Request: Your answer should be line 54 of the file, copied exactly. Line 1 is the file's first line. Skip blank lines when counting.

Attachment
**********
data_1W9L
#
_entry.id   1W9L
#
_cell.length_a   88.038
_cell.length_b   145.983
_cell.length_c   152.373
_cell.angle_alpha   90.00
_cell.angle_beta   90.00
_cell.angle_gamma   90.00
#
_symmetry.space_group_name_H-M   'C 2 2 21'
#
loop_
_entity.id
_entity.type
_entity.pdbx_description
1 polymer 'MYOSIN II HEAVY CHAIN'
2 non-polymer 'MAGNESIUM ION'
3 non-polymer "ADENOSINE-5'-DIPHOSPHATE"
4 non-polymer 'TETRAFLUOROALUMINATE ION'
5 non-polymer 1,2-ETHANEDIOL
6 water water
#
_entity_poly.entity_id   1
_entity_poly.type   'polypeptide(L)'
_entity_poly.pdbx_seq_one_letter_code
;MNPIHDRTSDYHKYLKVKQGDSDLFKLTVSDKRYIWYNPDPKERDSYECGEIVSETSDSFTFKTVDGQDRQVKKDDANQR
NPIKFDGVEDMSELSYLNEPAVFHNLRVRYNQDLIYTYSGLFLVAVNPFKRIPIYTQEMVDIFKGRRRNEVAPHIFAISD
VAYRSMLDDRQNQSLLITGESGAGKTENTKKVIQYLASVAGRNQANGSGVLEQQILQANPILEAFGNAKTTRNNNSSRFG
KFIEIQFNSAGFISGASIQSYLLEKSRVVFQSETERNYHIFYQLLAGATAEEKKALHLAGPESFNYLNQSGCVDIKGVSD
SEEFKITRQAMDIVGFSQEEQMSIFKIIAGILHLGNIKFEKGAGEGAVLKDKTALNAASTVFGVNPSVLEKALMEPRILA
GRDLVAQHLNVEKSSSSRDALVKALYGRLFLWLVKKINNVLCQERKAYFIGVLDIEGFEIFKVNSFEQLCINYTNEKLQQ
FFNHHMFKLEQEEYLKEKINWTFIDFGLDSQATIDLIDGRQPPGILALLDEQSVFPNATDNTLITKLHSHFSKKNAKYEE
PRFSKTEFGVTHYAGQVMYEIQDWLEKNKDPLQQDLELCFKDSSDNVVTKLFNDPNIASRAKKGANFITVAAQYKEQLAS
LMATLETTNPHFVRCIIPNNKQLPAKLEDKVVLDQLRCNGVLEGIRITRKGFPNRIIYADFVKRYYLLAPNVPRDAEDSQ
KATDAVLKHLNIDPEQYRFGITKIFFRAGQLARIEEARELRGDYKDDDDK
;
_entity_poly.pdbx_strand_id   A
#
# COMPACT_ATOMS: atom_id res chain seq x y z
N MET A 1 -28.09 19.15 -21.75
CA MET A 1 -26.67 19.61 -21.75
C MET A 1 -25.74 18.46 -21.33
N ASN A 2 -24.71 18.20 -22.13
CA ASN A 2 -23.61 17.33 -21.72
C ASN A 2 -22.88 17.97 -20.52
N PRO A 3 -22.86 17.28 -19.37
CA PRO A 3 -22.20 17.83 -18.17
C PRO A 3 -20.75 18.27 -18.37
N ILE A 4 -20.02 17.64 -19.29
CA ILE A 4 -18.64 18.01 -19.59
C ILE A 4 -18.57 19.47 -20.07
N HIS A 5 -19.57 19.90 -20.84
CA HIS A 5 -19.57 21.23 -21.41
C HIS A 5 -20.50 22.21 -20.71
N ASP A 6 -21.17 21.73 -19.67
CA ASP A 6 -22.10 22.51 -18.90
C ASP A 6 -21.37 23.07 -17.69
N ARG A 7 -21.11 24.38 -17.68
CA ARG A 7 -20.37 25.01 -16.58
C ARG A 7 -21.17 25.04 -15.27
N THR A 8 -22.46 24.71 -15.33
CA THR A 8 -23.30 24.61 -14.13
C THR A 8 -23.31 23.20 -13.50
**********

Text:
N HIS A 5 -19.57 19.90 -20.84